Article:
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ABSTRACT

The aim of this project is to design and conceptualize a small passenger aircraft that
can cater to a wide range of clientele ranging from business conglomerates to private
organizations and individual parties. It is a term describing a type of aircraft for
transporting passengers and air cargo. Such aircraft are most often operated by
airlines. It is a aircraft usually of smaller size, designed for transporting groups of
business people or wealthy individuals. The project involves the design of a airliner
that can accommodate about 20 passengers at full seating layout, with level of
comfort that an airliner is expected to provide while incorporating the design
specifications and performance parameters of a short range commercial airliner. The
aircraft allows for short range transport with better efficiency and reduced fuel
consumption and noise levels owing to a state of the art engine and design features.

TABLE OF CONTENTS

 INTRODUCTION TO DESIGN

1.1 Defining a new design

1.1.1 Aircraft Purpose

1.2 Design Motivation

1.3 Design Process

1.4 Conceptual Design


1.5 Design Process Breakdown

2. INTRODUCTION TO AIRLINERS

2.1 Classification of Airliners


2.2 Need for Airliners

3. COMMON COMPARATIVE STUDY

4. COMPARATIVE DATA SHEET

5. COMPARATIVE GRAPHS

6. WEIGHT ESTIMATION

7. AIRFOIL SELECTION

8. DRAG ESTIMATION

9. POWERPLANT SELECTION

10. LANDING GEAR DESIGN

11. PERFORMANCE CHARACTERISTICS

12. CENTRE OF GRAVITY ESTIMATION

13. STABILITY AND CONTROL

14. 3-VIEW DIAGRAM

15. FINALIZED DESIGN PARAMETERS

INTRODUCTION TO DESIGN

Modern aircraft are a complex combination of aerodynamic performance,


lightweight durable structures and advanced systems engineering. Air passengers
demand more comfort and more environmentally friendly aircraft. Hence many
technical challenges need to be balanced for an aircraft to economically achieve its
design specification. Aircraft design is a complex and laborious undertaking with a
number of factors and details that are required to be checked to obtain optimum the
final envisioned product. The design process begins from scratch and involves a
number of calculations, logistic planning, design and real world considerations, and
a level head to meet any hurdle head on.
Every airplane goes through many changes in design before it is finally built in a
factory. These steps between the first ideas for an airplane and the time when it is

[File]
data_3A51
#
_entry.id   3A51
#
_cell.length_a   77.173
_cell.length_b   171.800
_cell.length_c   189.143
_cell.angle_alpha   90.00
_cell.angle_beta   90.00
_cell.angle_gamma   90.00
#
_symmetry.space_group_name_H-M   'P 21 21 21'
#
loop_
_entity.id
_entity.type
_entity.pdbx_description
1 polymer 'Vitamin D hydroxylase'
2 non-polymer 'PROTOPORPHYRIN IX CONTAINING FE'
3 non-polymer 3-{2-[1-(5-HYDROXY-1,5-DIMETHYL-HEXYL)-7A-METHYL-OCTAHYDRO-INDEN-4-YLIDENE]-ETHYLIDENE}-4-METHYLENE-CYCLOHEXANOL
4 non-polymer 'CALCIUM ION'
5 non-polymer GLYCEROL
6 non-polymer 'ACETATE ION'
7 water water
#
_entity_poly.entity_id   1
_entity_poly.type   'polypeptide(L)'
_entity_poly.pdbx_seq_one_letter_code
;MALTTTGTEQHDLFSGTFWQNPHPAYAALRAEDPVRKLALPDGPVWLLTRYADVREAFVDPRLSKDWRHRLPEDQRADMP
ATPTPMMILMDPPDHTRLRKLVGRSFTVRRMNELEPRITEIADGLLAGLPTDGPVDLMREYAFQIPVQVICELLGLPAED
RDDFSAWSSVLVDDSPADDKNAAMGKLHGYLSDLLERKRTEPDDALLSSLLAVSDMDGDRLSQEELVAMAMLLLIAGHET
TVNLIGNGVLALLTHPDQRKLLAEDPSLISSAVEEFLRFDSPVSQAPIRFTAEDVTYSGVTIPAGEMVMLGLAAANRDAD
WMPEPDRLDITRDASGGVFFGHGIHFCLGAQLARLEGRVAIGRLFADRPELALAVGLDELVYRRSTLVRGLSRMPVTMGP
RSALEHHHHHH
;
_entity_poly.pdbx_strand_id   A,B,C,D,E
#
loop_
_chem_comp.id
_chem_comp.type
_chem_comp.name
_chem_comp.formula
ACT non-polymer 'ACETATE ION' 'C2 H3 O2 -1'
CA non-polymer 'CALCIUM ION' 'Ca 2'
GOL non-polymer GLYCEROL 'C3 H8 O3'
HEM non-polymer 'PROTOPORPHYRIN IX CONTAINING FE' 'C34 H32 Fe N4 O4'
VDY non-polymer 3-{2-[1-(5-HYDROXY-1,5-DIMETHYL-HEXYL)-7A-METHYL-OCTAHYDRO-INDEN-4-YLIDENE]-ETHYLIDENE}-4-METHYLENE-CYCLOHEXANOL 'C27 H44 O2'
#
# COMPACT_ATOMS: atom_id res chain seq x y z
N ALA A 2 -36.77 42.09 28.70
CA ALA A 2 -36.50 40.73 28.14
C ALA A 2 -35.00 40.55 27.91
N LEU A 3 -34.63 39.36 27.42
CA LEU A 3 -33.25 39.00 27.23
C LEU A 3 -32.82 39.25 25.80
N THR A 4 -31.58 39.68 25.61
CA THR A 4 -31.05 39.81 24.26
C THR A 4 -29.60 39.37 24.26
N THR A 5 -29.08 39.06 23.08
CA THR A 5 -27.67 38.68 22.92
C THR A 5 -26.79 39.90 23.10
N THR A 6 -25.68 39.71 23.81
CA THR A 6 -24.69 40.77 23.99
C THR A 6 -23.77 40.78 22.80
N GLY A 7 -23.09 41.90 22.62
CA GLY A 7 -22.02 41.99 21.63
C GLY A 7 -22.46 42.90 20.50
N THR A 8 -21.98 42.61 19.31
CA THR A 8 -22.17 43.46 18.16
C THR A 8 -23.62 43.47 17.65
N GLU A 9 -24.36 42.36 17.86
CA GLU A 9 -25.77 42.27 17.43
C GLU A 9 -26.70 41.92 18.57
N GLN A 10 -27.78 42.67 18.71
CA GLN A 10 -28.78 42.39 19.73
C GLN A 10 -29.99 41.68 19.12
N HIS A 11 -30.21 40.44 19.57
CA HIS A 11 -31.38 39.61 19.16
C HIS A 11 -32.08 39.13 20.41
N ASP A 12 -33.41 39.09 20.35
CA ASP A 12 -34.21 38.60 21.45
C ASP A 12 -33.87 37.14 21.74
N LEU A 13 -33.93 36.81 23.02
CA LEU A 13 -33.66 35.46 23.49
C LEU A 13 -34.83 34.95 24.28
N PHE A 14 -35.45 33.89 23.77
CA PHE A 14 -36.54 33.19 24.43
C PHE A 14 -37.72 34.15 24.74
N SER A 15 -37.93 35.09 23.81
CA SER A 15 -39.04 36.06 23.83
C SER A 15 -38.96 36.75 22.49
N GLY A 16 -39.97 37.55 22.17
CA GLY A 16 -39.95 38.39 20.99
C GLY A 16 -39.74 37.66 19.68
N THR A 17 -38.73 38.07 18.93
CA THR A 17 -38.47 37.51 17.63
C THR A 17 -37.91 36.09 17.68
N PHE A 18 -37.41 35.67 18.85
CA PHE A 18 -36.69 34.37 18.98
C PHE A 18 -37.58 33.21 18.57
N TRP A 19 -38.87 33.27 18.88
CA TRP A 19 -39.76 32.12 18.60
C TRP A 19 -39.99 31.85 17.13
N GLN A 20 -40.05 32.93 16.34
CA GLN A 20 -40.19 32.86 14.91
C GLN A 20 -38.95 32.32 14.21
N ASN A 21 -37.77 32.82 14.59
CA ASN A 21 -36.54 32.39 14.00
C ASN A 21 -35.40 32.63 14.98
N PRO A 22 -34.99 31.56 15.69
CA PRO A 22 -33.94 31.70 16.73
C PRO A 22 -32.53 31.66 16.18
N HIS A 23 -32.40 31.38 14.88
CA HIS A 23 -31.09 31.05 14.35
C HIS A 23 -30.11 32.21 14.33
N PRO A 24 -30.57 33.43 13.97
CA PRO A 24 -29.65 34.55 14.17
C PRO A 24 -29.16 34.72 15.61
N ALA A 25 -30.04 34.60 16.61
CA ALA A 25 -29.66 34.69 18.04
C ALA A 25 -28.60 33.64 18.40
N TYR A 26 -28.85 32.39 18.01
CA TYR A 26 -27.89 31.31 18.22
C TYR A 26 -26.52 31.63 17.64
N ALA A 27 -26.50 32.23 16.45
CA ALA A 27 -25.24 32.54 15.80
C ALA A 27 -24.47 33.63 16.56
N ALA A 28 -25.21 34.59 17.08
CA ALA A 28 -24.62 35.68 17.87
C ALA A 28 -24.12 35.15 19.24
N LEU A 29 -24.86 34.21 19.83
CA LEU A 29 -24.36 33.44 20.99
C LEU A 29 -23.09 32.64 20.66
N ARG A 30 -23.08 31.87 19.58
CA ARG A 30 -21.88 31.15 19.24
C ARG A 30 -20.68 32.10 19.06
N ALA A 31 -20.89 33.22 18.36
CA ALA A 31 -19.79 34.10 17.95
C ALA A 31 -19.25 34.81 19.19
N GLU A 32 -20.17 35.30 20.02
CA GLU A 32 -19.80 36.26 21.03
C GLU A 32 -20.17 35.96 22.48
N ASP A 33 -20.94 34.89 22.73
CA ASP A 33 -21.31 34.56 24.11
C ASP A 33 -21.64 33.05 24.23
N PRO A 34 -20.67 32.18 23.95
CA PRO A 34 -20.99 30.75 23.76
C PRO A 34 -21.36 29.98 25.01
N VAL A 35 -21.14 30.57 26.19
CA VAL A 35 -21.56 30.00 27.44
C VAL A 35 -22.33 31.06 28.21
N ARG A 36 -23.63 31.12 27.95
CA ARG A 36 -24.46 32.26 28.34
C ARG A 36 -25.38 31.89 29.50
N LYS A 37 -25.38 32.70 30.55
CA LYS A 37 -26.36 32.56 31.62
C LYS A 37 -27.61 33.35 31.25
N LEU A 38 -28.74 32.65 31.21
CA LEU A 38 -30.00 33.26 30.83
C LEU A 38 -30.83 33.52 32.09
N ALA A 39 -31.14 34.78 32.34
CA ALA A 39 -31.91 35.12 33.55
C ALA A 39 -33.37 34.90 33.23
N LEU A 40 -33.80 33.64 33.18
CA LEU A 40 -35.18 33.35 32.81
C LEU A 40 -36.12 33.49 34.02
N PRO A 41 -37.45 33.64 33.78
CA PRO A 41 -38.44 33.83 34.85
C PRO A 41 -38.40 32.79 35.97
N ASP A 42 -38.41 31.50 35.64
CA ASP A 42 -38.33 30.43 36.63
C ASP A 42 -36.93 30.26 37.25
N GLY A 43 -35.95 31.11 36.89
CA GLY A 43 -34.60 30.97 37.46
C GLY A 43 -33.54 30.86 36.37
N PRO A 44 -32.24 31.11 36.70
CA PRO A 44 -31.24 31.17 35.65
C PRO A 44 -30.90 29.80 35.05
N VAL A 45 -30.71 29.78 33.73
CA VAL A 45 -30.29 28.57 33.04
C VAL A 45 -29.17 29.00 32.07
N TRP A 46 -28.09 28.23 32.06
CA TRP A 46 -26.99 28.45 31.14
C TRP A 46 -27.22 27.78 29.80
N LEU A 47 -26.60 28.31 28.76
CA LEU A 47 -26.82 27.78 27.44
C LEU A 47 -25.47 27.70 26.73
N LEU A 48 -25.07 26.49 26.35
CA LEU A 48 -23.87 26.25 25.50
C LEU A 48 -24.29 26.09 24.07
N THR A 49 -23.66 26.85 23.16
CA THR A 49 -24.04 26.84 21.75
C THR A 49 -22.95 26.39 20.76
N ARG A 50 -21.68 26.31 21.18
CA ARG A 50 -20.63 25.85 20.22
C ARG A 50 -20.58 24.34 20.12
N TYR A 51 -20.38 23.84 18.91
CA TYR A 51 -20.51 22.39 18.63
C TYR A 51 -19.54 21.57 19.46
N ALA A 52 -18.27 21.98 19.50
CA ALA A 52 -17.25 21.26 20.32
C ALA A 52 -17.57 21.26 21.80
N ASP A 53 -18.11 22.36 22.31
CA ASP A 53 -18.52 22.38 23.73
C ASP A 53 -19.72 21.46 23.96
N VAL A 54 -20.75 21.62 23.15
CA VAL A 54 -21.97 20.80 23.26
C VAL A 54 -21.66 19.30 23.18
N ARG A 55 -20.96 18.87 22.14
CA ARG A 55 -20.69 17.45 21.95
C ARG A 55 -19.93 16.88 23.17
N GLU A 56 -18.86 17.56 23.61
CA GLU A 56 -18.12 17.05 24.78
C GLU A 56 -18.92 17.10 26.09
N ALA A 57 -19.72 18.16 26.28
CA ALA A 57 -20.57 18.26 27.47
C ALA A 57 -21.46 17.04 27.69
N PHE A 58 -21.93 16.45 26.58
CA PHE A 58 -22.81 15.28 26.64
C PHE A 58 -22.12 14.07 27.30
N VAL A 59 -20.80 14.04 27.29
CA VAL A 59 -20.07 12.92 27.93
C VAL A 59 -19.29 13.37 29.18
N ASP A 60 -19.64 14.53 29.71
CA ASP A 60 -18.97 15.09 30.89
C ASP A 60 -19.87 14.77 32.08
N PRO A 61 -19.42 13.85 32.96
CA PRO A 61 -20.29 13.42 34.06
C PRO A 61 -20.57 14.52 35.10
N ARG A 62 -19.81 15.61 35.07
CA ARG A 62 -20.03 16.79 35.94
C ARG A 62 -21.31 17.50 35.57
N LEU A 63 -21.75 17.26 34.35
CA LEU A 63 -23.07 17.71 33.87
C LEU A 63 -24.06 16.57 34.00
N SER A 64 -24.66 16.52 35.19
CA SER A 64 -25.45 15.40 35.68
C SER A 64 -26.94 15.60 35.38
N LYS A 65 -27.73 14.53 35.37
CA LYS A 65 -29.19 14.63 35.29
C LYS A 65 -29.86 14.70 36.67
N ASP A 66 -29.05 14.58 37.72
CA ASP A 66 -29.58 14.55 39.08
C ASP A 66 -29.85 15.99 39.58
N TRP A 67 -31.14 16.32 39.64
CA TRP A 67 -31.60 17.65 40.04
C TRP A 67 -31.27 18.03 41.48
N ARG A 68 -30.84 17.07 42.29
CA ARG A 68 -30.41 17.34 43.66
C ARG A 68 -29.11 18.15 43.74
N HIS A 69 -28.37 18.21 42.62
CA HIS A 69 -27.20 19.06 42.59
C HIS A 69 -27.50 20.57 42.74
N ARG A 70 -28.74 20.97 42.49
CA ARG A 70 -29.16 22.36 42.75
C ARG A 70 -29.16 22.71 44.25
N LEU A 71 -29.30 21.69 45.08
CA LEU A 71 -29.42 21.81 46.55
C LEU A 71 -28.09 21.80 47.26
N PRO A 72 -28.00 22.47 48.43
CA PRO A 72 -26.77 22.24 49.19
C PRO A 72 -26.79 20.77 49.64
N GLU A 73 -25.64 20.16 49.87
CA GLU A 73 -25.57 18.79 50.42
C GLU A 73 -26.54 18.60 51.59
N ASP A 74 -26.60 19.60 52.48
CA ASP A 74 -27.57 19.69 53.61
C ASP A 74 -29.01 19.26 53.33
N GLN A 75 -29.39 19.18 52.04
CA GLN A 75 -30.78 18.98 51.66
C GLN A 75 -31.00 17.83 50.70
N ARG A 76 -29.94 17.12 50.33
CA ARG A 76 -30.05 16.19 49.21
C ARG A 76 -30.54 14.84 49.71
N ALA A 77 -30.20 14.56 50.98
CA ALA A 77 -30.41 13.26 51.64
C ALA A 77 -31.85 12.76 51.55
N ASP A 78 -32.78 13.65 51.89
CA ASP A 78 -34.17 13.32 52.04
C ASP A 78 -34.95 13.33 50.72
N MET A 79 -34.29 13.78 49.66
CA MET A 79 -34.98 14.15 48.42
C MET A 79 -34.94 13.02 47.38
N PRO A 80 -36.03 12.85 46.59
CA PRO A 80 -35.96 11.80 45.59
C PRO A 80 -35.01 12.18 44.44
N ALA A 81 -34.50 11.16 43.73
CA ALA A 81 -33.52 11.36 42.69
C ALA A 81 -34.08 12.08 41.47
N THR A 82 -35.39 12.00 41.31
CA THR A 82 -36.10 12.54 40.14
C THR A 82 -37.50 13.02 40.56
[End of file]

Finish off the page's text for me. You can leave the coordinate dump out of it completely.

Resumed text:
actually flown make up the design process. Along the way, engineers think about
four main areas of aeronautics: Aerodynamics, Propulsion, Structures and Materials,
and Stability and Control.

Aerodynamics is the study of how air flows around an airplane. In order for an
airplane to fly at all, air must flow over and under its wings. The more aerodynamic,
or streamlined the airplane is, the less resistance it has against the air. If air can
move around the airplane easier, the airplane's engines have less 2
Work to do. This means the engines do not have to be as big or eat up as much fuel
which makes the airplane more lightweight and easier to fly. Engineers have to think
about what type of airplane they are designing because certain airplanes need to be
aerodynamic in certain ways. For example, fighter jets maneuver and turn quickly
and fly faster than sound (supersonic flight) over short distances. Most passenger
airplanes, on the other hand, fly below the speed of sound (subsonic flight) for long
periods of time.
Propulsion is the study of what kind of engine and power an airplane needs. An
airplane needs to have the right kind of engine for the kind of job that it has. A
passenger jet carries many passengers and a lot of heavy cargo over long distances
so its engines need to use fuel very efficiently. Engineers are also trying to make
airplane engines quieter so they do not bother the passengers onboard or the
neighborhoods they are flying over. Another important concern is making the
exhaust cleaner and more environmentally friendly. Just like automobiles, airplane
exhaust contains chemicals that can damage the earth's environment.

Structures and Materials is the study of how strong the airplane is and what
materials will be used to build it. It is really important for an airplane to be as
lightweight as possible. The less weight an airplane has, the less work the engines
have to do and the farther it can fly. It is tough designing an airplane that is
lightweight and strong at the same time. In the past, airplanes were 3